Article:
Smithsonian - National Museum of American History, Behring Center

Costume Collection - Women's Dresses

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Dress, 1-Piece - click to enlarge

Dress, 1-Piece - click to enlarge

Click photos to enlarge.

Dress, 1-Piece

Catalogue number: CS*006619

Date: 1790-1800

Maker: Unknown


Empire style; natural-colored cotton with printed sprig design; center front opening extending into skirt section; much piecing at upper front; scoop neck with casing and drawstring; falls loose in front from neck to skirt (which would have been controlled by some type of tie or drawstring which is no longer evident); bodice extending over shoulder into back; bodice side/back pieces joined to skirt; tucks, taken on side pieces to control fullness, which are released at raised waist level; center back seam; double inverted box pleat at skirt center back at raised waist level; additional pleats in skirt section where side/back and back pieces seamed; long, narrow set-in sleeves; wrist opening of sleeves trimmed with self ruffle; back bodice and sleeve lined with white linen; skirt longer in back than front; horizontal tuck in skirt near hem; narrow foldover hem.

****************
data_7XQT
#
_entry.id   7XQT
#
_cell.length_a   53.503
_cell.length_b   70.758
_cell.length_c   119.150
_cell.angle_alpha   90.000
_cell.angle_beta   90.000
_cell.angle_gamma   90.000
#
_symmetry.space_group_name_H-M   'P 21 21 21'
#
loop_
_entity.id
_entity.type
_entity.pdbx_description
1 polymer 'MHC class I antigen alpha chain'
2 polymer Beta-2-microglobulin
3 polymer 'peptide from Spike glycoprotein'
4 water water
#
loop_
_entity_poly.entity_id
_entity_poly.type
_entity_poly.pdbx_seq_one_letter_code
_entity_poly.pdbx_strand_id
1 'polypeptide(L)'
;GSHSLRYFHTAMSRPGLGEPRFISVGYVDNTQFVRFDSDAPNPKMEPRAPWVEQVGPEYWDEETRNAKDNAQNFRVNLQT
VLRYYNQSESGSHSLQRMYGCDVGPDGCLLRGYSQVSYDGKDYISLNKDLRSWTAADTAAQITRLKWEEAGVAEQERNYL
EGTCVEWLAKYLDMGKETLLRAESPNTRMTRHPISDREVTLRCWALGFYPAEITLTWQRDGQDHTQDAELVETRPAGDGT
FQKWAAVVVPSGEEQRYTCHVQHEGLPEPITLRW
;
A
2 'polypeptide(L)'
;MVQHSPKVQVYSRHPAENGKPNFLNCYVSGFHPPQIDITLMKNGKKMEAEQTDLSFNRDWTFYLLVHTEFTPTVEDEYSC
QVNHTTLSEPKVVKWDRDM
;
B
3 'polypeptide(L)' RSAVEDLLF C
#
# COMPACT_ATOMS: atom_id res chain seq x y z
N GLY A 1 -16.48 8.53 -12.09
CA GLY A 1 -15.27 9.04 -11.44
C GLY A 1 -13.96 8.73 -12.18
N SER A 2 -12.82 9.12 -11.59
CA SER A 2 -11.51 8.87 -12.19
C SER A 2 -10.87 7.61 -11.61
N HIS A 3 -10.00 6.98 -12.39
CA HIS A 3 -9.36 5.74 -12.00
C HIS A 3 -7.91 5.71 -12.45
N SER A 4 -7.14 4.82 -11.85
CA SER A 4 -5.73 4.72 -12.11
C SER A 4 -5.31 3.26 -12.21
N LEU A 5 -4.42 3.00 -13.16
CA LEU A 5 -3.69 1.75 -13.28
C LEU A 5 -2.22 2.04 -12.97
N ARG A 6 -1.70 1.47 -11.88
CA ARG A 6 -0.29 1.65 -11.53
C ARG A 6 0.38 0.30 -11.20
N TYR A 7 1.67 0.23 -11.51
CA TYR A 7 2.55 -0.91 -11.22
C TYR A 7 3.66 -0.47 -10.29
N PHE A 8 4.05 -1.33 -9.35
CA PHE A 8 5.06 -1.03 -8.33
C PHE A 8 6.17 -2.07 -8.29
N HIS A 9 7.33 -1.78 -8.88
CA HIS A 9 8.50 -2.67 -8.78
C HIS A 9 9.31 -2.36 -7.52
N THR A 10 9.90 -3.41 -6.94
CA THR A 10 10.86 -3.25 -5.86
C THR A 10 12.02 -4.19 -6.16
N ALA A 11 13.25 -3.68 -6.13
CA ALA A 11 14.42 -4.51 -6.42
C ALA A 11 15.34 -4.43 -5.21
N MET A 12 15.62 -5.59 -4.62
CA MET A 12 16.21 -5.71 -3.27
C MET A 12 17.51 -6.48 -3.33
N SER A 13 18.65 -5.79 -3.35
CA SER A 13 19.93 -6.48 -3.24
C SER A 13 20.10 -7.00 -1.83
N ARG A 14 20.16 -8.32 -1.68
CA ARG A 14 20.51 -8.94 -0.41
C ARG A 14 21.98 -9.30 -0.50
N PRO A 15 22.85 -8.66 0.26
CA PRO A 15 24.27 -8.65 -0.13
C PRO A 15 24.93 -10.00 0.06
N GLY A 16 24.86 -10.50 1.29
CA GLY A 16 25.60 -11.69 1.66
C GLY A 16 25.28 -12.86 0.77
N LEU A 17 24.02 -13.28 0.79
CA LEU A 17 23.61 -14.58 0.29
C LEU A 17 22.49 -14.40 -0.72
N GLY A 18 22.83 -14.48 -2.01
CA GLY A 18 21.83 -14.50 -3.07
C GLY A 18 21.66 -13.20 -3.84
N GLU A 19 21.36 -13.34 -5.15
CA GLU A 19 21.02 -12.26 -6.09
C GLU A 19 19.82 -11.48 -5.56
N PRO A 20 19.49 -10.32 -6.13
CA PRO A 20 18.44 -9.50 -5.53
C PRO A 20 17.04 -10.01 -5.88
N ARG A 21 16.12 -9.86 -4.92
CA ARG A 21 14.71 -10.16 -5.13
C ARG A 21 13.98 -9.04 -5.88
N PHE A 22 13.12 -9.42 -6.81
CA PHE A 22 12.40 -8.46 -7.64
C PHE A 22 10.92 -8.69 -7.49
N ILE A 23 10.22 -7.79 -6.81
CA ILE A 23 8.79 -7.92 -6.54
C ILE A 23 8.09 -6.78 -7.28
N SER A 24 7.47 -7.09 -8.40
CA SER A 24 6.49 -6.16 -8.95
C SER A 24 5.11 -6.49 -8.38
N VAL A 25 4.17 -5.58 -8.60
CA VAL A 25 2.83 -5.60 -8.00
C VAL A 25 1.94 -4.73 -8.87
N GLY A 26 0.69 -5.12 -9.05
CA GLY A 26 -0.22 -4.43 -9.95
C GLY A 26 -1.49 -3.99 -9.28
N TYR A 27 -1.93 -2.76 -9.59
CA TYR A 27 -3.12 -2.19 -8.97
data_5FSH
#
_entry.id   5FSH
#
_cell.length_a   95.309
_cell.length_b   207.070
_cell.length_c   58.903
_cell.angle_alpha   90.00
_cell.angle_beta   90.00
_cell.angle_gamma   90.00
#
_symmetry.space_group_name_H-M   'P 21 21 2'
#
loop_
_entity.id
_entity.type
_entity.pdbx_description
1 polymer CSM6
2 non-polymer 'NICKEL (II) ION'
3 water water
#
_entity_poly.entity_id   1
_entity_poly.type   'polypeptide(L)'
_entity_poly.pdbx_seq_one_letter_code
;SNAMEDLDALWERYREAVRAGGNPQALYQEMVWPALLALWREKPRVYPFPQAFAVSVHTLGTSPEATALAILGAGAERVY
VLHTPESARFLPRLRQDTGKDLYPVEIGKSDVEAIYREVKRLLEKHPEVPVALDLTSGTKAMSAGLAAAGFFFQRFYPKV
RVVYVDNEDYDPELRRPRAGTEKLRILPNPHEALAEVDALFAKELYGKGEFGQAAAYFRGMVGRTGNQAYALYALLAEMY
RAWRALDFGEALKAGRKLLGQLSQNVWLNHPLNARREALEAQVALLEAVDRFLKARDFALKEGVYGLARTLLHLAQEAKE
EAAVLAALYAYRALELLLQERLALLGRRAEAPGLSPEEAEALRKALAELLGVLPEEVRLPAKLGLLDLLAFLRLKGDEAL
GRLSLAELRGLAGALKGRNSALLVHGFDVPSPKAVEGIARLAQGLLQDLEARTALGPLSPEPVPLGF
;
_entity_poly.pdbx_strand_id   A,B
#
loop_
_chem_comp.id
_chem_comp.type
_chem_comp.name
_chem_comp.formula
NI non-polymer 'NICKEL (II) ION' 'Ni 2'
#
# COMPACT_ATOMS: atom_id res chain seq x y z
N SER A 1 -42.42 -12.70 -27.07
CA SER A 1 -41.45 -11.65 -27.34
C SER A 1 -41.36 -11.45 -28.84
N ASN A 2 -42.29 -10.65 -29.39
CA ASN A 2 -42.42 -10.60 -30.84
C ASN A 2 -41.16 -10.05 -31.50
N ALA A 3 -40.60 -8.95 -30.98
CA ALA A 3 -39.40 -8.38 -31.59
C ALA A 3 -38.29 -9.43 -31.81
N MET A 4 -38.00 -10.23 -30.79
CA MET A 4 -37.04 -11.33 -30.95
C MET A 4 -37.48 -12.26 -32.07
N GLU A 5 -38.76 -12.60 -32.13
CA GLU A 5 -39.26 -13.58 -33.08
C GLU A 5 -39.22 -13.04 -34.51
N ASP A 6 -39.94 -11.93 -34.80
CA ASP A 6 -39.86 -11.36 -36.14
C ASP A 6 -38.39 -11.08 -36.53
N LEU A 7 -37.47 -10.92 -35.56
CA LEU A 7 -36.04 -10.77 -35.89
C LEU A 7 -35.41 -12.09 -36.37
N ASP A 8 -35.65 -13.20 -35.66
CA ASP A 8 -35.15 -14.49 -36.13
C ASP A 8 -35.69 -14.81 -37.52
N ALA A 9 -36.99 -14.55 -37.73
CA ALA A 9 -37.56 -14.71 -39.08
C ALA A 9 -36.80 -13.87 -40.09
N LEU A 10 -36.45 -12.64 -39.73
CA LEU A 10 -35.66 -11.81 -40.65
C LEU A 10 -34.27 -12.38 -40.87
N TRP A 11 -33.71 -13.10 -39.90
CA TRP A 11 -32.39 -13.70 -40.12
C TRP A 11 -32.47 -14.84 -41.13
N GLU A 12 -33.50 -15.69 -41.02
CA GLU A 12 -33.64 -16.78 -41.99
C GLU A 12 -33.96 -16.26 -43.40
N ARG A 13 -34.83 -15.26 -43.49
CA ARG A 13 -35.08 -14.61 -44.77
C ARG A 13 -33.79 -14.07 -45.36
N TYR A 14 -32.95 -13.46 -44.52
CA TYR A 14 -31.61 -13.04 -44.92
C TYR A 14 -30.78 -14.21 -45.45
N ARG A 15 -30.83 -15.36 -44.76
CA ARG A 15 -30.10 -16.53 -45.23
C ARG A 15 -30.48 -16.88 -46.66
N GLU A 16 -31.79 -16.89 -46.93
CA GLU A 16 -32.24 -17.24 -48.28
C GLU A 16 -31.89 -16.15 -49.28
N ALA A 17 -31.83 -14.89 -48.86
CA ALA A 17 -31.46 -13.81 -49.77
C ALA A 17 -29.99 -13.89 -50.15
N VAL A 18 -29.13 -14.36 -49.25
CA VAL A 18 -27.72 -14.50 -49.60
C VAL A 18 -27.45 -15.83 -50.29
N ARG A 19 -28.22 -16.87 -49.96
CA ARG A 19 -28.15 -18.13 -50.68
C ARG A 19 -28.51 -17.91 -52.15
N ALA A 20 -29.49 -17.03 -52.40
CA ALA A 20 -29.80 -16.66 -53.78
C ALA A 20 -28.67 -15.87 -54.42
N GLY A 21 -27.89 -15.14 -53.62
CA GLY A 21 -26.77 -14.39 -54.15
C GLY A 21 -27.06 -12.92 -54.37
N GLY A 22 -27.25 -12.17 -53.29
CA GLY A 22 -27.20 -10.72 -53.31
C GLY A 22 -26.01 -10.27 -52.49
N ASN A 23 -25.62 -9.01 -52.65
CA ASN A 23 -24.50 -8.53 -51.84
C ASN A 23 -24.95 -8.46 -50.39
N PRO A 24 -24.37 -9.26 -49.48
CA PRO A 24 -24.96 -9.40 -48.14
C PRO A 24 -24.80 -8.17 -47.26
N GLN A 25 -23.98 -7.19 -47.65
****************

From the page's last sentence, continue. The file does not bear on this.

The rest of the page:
Worn by a member of the Copp family, merchants in Stonington, Connecticut. From ladies' magazines of the period, we know that printed cottons were popular for dresses, but far fewer dresses made in the prints survive than the plain white ones. This donation, known as the "Copp Collection," contains several printed cotton dresses that date from the early 19th century. Exhibited from 1896 through the early 20th century in the Arts and Industries Building and at the National Museum of American History's Hall of American Costume from 1964 to 1973.

Credit: Gift of John Brenton Copp